Page updated 2 July 2009
In 1823, the wife of the landlord of the Fountain Inn (Prospect Inn) was found in the Exe at Salmon Pool. She was taken to The Exeter Humane Society, near the Lime Kilns, but attempts to revive her failed - it is probable that this was one of the buildings that became the Port Royal.
It is not certain when the Port Royal first traded but the earliest date I have found appears in the 1844 copy of Pigot's Directory of Exeter, where Robert Ugler is listed as the landlord of the Port Royal Tavern. Ugler's rein as innkeeper was short lived, for in 1850 George Webber was running the Port Royal at St Leonard's Quay. Five years on and the 1855 Exeter Journal & Almanack, listed one John Western as the landlord of the Port Royal on the Quay.
The 1857 Billings Directory of Devon lists Charles Edwards as the landlord of the Port Royal Public House, Lime Kiln. He was 26 years old, and the son of the ferry man at the quay. Edwards' married Susan in 1861 and they had a daughter, Alice. Edwards' is listed as running a 'passage-boat' on the quay, and also as a boat builder.
Edwards' mother continued to run the ferry after her husband's death. She died in June 1877, so Charles Edwards wrote to the Council offering to continue renting the ferry at the same rate as his late mother, at £100 per year. The Committee resolved to advertise the lease and in January 1878, it was offered for seven years from Lady-Day next. It is not known who the next ferry man was.
Maude Alice Richards, from Kent ,was a personal guest of Charles Edwards, when she visited him, in September 1887. She attended the evening performance of Romany Rye at the Theatre Royal the night the theatre was burnt down. She did not escape the inferno, and her body was identified by her husband.
The last listing I have found is the Post Office directory of 1923 which still shows Charles Edwards. Charles Edwards died at the end of 1923 at the age of 93 years old, making his tenure of the Port Royal, at least 66 years.
Before they moved to new premises, the Exeter Amateur Rowing Club was first established in 1864 at the Port Royal. In 1927 the Port Royal Amateur Rowing Club was formed, which was merged with the Exeter Amateur Rowing Club in 1946 to form the Exeter Rowing Club. The boat house at the Port Royal was rebuilt in 1952 by the St Anne's Well Brewery at a cost of £1,600 and opened by Mr G Pring on 6th June. The old boat-house is now the pub's restaurant.
In 1870, the employees of the Trews Weir Mill dined at the Port Royal. In the same year a soup kitchen was opened for those who were not in regular employment. Also, as was common in the 19th-century, the Port Royal was used for an inquest in 1878.
A deed of 1924 noted of the Port Royal that came "with the Brewhouse and cellar and Outbuildings, yard and Boathouse, Bagatelle room and premises thereto adjoining".
In 1930, the pub was taken over by Norman Pring. The link with rowing was maintained when a new boat house was opened in 1952. Pring sold out to Starkey, Knight and Ford in 1962. Exeter Rowing Club finally vacated their clubhouse at the pub in 1981 and in 1982 their old room was converted into a function room. Further improvement have been made and the owners claim that it is the longest pub in Exeter.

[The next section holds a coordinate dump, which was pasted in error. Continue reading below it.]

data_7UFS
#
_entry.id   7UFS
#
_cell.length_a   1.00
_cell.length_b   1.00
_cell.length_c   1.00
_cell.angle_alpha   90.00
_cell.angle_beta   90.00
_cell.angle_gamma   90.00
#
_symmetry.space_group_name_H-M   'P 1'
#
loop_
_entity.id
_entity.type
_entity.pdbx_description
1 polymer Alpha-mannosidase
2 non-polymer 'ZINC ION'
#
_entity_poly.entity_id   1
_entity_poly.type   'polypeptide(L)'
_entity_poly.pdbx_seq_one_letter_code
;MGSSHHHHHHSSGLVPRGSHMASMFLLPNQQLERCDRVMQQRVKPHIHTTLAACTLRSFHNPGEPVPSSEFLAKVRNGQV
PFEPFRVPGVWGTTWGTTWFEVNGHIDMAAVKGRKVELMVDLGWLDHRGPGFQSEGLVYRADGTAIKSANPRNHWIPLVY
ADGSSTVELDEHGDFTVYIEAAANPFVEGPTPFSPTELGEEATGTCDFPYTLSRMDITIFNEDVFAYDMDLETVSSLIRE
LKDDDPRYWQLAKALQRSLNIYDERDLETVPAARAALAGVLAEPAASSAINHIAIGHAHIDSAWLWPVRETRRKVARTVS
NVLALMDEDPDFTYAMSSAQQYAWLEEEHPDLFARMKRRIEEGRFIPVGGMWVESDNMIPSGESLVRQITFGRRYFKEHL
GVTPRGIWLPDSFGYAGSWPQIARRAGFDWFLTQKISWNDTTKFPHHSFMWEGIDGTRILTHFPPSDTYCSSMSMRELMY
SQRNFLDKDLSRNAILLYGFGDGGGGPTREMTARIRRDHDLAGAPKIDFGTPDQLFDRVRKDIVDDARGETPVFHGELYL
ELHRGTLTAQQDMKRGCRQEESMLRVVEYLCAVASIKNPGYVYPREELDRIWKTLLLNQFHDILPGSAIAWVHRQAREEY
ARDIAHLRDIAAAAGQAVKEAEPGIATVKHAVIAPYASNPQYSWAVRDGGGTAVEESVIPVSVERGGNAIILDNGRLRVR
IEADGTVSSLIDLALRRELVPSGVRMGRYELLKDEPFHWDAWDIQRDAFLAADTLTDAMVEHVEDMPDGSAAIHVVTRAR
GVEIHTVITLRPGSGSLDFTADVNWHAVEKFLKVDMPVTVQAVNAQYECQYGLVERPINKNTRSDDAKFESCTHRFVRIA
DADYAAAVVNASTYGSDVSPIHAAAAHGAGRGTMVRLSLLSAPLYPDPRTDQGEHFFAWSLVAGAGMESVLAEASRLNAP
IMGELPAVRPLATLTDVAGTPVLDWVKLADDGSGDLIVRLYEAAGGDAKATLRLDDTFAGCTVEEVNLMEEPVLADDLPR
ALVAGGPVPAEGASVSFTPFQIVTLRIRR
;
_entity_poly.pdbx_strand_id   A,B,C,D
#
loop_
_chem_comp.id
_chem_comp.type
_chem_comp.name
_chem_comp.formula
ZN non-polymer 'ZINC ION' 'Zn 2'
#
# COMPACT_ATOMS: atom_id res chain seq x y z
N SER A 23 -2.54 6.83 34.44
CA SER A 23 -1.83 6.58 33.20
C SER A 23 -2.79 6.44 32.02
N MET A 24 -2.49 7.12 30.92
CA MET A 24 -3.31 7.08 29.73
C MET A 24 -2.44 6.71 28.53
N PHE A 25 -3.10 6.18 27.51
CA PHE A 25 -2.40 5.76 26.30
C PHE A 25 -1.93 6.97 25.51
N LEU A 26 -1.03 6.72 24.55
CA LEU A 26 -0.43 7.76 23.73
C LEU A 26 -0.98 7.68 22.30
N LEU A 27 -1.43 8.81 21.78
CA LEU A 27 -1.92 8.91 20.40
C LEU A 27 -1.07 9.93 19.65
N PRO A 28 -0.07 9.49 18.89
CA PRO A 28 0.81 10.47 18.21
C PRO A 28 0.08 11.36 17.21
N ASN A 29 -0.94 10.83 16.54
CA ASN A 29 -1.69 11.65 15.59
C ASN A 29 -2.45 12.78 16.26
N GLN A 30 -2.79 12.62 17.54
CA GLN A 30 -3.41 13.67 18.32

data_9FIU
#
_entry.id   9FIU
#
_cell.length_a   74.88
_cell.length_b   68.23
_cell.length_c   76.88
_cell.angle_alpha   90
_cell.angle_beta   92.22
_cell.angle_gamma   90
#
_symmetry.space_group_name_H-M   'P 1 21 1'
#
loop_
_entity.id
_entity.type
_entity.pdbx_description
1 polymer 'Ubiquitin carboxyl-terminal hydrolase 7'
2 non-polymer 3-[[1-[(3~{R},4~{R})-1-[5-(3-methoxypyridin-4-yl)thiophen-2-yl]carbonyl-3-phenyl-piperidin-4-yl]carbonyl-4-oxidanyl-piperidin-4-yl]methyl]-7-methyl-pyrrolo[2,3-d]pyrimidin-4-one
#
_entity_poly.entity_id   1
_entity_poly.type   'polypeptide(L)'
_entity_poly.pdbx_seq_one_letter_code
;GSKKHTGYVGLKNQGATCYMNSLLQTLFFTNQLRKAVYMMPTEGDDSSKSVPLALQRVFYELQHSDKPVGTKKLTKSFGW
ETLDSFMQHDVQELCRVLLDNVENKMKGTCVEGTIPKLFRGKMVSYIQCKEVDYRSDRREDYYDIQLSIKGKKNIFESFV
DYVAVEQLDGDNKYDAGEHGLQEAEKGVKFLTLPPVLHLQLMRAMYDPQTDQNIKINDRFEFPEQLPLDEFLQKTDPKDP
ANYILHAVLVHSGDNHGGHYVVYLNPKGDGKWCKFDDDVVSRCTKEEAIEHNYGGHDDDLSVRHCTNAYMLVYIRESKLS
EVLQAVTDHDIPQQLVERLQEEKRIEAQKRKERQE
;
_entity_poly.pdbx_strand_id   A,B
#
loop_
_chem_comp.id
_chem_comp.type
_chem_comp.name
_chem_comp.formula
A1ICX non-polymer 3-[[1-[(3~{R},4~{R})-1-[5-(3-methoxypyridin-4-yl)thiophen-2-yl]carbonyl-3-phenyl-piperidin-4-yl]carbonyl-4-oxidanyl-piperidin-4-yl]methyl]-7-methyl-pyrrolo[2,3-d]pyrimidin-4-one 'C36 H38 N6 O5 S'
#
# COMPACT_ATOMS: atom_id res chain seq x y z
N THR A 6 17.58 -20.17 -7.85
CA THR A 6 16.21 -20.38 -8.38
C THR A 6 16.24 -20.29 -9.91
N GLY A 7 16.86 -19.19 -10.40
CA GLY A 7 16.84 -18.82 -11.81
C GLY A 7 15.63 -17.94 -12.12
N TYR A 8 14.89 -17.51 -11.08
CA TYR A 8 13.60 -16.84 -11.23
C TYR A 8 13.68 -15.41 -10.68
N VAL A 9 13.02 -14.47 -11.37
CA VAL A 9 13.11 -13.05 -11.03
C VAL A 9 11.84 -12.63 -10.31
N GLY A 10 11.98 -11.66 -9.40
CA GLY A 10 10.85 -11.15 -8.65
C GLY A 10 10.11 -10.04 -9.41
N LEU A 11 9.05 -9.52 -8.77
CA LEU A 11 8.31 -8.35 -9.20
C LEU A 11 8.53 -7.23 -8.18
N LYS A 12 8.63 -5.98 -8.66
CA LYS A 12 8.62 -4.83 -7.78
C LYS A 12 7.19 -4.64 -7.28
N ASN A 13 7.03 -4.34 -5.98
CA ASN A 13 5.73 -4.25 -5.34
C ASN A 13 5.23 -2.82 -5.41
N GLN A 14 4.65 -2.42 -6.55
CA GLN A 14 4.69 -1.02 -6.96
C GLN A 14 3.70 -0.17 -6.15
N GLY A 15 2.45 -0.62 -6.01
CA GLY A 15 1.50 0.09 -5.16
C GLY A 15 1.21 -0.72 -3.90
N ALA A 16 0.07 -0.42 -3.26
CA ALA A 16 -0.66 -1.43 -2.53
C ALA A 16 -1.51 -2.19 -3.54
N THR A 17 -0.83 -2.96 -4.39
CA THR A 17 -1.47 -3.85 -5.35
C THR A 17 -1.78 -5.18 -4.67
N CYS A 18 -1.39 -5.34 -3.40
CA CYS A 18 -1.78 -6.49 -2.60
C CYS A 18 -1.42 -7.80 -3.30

Strangely, the Port Royal was once hit by a whirlwind. On 7 September 1850, a four-oared gig moored next to the building was picked up by a sudden swirling wind and lifted some 15 ft above the river. The boat was then dropped back into the water, as amazed customers looked on.
The incident was reported in the Illustrated London News on 14 September with this statement from George Webber, the landlord:
"On Saturday afternoon last, between the hours of three and four, whilst working in his shed, his attention was arrested by a loud rushing sound, which proceeded from a path immediately outside the building. On hastening thither he saw large stones, dust, etc., taken up as in a whirlwind, from a space on the ground as large as a coach-wheel. The revolving column gradually drew towards a small punt afloat in the adjacent river and moored to a post by the bank; the boat was then lifted as high in the air as the painter would allow, and was held there by the force of the wind, spinning round like a top. The column then moved on towards a four-oared gig, moored in a similar manner; when simultaneously the punt fell and the gig was elevated precisely from the water, whilst the stern was raised about fifteen feet. The column then seemed to have expanded its strength and fell, so to speak, in water, with the noise of a ton weight, dashing and stirring up the bed of the river with foam. The gig is thirty feet long and had in her at the time such was taken up from twelve to fifteen gallons of water: she has been rendered quite useless. What renders the occurrence the more remarkable is that at the time scarcely a breath of wind was stirring, and the sky was nearly cloudless."
Source - St Leonards by Gilbert Venn, an Exeter City Guide Book from the 1920's and Exeter in Old Photographs by Peter Thomas, Two Thousand Years in Exeter by W G Hoskins, Trewman's Exeter Flying Post. The Exe Island and City Breweries by Geoffrey Pring, Illustrated London News.
The Port Royal circa 1920.
The Port Royal from a postcard. The many dwellings near the river suffered flooding.
The Port Royal in 1967 - photo Jim Billsborough.
The 1850 whirlwind as depicted in the Illustrated London News.
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